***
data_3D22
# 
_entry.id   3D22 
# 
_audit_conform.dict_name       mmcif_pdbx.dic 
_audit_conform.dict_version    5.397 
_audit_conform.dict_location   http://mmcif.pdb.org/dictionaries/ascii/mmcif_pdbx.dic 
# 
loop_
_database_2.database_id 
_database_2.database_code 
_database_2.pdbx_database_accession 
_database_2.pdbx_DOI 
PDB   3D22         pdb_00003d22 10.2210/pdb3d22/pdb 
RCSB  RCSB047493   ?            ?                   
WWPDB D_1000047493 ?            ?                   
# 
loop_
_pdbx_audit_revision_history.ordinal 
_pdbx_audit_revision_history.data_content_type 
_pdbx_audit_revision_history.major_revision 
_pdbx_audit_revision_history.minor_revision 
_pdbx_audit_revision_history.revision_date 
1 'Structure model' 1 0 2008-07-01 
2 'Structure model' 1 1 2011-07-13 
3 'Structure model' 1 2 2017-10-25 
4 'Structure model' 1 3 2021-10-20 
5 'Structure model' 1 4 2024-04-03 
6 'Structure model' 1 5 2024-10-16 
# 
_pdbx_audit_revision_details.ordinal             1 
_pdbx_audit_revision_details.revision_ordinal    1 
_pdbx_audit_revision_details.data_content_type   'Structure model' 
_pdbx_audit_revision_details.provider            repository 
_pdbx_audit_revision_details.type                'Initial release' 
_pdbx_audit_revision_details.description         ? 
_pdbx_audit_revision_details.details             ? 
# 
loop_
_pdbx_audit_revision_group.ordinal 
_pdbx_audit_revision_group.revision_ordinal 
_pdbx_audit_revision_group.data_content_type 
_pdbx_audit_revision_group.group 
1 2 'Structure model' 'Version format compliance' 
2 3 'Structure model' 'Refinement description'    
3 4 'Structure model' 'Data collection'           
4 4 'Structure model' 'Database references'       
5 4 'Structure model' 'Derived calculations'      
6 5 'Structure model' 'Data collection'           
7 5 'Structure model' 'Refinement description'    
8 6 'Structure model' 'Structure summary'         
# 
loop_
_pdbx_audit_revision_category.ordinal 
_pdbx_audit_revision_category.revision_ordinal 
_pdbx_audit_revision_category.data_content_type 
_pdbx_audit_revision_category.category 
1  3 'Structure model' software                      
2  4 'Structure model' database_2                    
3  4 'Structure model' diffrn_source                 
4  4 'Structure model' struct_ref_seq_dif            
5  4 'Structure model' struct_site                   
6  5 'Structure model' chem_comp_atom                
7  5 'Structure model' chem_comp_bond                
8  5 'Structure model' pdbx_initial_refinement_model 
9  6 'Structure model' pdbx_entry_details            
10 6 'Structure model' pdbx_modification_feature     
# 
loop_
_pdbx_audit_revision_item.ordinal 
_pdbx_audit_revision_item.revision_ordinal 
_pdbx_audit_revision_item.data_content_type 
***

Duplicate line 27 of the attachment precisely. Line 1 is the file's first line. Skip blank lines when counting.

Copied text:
4 'Structure model' 1 3 2021-10-20 